Edgar Lee Masters

By the turn of the century, Chicago had become a great city, home of innovative architecture and cosmopolitan art collections. Chicago was also the home of Harriet Monroe's Poetry, the most important literary magazine of the day.

Among the intriguing contemporary poets the journal printed was Edgar Lee Masters, author of the daring Spoon River Anthology (1915), with its new "unpoetic" colloquial style, frank presentation of sex, critical view of village life, and intensely imagined inner lives of ordinary people.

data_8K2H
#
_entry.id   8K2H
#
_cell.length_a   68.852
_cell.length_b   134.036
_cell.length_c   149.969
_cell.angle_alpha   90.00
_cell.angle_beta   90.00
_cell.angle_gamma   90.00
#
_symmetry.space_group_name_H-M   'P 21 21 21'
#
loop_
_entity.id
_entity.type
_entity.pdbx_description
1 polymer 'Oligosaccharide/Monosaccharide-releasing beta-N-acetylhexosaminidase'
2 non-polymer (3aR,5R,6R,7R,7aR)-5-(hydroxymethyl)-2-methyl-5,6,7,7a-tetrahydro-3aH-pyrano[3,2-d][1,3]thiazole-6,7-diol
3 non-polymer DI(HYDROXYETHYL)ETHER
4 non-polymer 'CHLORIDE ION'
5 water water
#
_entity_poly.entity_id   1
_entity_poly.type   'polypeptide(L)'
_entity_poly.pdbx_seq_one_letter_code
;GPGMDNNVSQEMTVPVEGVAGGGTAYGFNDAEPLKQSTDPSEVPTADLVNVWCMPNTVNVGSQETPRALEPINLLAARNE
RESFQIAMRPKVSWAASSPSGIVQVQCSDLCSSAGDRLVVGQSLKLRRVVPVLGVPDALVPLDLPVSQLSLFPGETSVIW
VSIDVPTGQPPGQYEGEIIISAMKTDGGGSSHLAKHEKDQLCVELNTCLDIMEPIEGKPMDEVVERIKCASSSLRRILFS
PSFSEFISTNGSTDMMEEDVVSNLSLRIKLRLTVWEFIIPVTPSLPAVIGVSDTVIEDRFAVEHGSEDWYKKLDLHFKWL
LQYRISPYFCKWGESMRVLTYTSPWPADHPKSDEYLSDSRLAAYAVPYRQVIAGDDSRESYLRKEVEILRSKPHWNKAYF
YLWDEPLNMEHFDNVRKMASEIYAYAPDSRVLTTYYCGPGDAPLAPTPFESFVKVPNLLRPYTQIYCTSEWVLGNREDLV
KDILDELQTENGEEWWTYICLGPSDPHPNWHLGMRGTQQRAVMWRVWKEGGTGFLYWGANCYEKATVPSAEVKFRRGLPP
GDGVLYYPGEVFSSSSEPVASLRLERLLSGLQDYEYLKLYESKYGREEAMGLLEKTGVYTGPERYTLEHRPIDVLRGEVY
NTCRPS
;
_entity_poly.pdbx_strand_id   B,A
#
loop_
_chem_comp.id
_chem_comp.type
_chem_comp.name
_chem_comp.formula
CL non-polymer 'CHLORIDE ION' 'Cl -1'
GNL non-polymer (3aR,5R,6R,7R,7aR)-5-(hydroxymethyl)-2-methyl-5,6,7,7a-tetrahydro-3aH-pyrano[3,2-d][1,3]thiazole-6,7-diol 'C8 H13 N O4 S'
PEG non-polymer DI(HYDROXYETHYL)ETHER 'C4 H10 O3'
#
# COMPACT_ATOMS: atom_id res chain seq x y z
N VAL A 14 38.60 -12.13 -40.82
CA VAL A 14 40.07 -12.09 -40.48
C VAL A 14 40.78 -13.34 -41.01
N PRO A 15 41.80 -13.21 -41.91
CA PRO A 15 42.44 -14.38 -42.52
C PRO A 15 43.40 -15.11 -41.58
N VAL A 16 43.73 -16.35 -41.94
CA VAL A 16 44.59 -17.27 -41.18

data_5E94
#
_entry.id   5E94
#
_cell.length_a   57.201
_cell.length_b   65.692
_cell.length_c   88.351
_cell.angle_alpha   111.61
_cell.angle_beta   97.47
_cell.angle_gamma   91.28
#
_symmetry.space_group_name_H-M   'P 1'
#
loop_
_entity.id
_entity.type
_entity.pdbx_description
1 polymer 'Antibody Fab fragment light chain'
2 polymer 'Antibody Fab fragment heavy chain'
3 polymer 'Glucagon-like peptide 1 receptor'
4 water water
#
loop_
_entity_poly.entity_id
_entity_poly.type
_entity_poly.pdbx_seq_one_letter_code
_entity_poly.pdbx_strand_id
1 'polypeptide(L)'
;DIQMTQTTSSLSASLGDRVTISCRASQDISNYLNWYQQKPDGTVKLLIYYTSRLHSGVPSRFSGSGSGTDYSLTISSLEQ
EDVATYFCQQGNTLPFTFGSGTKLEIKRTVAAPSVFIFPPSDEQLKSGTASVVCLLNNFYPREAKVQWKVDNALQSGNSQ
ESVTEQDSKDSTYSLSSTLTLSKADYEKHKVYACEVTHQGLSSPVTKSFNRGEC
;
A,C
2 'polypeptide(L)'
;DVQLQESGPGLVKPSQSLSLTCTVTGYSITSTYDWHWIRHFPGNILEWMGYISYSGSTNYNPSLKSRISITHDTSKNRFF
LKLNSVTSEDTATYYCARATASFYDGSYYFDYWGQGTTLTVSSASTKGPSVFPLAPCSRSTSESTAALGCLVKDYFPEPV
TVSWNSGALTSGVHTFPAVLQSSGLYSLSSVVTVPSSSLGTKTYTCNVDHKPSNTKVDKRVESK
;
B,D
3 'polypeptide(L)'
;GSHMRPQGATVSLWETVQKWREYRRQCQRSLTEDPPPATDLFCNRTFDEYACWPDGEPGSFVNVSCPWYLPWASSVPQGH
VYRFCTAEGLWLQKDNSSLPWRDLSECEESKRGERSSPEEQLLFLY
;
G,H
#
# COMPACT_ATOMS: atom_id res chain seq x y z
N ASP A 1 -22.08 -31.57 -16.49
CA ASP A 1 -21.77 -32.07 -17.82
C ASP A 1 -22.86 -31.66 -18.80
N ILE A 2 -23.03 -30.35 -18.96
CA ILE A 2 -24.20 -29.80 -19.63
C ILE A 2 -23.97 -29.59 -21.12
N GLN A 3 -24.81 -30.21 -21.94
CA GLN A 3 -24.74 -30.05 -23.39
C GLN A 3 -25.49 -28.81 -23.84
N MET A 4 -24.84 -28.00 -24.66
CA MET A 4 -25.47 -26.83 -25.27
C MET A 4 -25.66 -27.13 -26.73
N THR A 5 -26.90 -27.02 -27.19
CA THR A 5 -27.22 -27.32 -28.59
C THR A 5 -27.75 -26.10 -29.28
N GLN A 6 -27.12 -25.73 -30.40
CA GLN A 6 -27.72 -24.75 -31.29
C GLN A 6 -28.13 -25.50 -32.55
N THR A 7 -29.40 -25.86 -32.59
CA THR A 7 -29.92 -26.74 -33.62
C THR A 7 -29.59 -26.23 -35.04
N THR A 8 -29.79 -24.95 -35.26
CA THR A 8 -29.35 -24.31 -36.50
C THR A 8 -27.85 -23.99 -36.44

Spoon River Anthology is a collection of portraits presented as colloquial epitaphs (words found inscribed on gravestones) summing up the lives of individual villagers as if in their own words. It presents a panorama of a country village through its cemetery: 250 people buried there speak, revealing their deepest secrets. Many of the people are related; members of about 20 families speak of their failures and dreams in free-verse monologues that are surprisingly modern.